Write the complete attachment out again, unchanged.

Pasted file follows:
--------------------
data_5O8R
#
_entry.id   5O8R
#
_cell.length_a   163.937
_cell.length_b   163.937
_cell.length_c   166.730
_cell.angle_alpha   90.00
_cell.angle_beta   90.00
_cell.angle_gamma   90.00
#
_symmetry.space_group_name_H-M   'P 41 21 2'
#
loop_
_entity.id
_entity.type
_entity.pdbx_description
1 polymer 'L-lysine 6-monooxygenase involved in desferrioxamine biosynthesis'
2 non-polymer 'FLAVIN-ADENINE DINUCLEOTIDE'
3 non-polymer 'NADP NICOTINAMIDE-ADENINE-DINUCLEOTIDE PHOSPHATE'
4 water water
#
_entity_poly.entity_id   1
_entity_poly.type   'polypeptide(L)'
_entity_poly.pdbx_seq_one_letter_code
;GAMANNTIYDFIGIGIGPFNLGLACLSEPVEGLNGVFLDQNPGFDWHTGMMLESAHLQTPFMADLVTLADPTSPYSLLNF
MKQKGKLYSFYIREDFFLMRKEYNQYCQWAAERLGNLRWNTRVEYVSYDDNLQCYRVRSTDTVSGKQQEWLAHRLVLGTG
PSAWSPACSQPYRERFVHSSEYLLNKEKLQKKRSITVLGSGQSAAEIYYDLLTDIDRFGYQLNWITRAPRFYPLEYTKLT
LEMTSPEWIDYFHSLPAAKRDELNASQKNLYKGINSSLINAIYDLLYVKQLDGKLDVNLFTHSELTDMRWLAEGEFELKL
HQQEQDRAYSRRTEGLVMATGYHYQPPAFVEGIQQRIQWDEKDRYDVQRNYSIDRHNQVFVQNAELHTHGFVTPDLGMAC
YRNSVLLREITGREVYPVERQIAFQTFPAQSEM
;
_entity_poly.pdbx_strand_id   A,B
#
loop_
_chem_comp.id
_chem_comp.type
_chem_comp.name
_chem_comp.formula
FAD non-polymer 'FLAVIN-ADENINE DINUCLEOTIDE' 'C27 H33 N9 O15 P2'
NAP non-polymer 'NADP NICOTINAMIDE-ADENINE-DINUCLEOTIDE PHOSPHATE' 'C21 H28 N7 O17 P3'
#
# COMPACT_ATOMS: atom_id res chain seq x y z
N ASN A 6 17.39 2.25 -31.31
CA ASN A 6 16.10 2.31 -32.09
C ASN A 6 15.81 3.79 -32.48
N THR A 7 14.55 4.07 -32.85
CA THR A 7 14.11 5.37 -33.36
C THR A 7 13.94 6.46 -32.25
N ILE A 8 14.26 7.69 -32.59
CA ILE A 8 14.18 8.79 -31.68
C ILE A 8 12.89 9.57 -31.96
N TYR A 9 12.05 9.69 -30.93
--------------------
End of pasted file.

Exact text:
data_5O8R
#
_entry.id   5O8R
#
_cell.length_a   163.937
_cell.length_b   163.937
_cell.length_c   166.730
_cell.angle_alpha   90.00
_cell.angle_beta   90.00
_cell.angle_gamma   90.00
#
_symmetry.space_group_name_H-M   'P 41 21 2'
#
loop_
_entity.id
_entity.type
_entity.pdbx_description
1 polymer 'L-lysine 6-monooxygenase involved in desferrioxamine biosynthesis'
2 non-polymer 'FLAVIN-ADENINE DINUCLEOTIDE'
3 non-polymer 'NADP NICOTINAMIDE-ADENINE-DINUCLEOTIDE PHOSPHATE'
4 water water
#
_entity_poly.entity_id   1
_entity_poly.type   'polypeptide(L)'
_entity_poly.pdbx_seq_one_letter_code
;GAMANNTIYDFIGIGIGPFNLGLACLSEPVEGLNGVFLDQNPGFDWHTGMMLESAHLQTPFMADLVTLADPTSPYSLLNF
MKQKGKLYSFYIREDFFLMRKEYNQYCQWAAERLGNLRWNTRVEYVSYDDNLQCYRVRSTDTVSGKQQEWLAHRLVLGTG
PSAWSPACSQPYRERFVHSSEYLLNKEKLQKKRSITVLGSGQSAAEIYYDLLTDIDRFGYQLNWITRAPRFYPLEYTKLT
LEMTSPEWIDYFHSLPAAKRDELNASQKNLYKGINSSLINAIYDLLYVKQLDGKLDVNLFTHSELTDMRWLAEGEFELKL
HQQEQDRAYSRRTEGLVMATGYHYQPPAFVEGIQQRIQWDEKDRYDVQRNYSIDRHNQVFVQNAELHTHGFVTPDLGMAC
YRNSVLLREITGREVYPVERQIAFQTFPAQSEM
;
_entity_poly.pdbx_strand_id   A,B
#
loop_
_chem_comp.id
_chem_comp.type
_chem_comp.name
_chem_comp.formula
FAD non-polymer 'FLAVIN-ADENINE DINUCLEOTIDE' 'C27 H33 N9 O15 P2'
NAP non-polymer 'NADP NICOTINAMIDE-ADENINE-DINUCLEOTIDE PHOSPHATE' 'C21 H28 N7 O17 P3'
#
# COMPACT_ATOMS: atom_id res chain seq x y z
N ASN A 6 17.39 2.25 -31.31
CA ASN A 6 16.10 2.31 -32.09
C ASN A 6 15.81 3.79 -32.48
N THR A 7 14.55 4.07 -32.85
CA THR A 7 14.11 5.37 -33.36
C THR A 7 13.94 6.46 -32.25
N ILE A 8 14.26 7.69 -32.59
CA ILE A 8 14.18 8.79 -31.68
C ILE A 8 12.89 9.57 -31.96
N TYR A 9 12.05 9.69 -30.93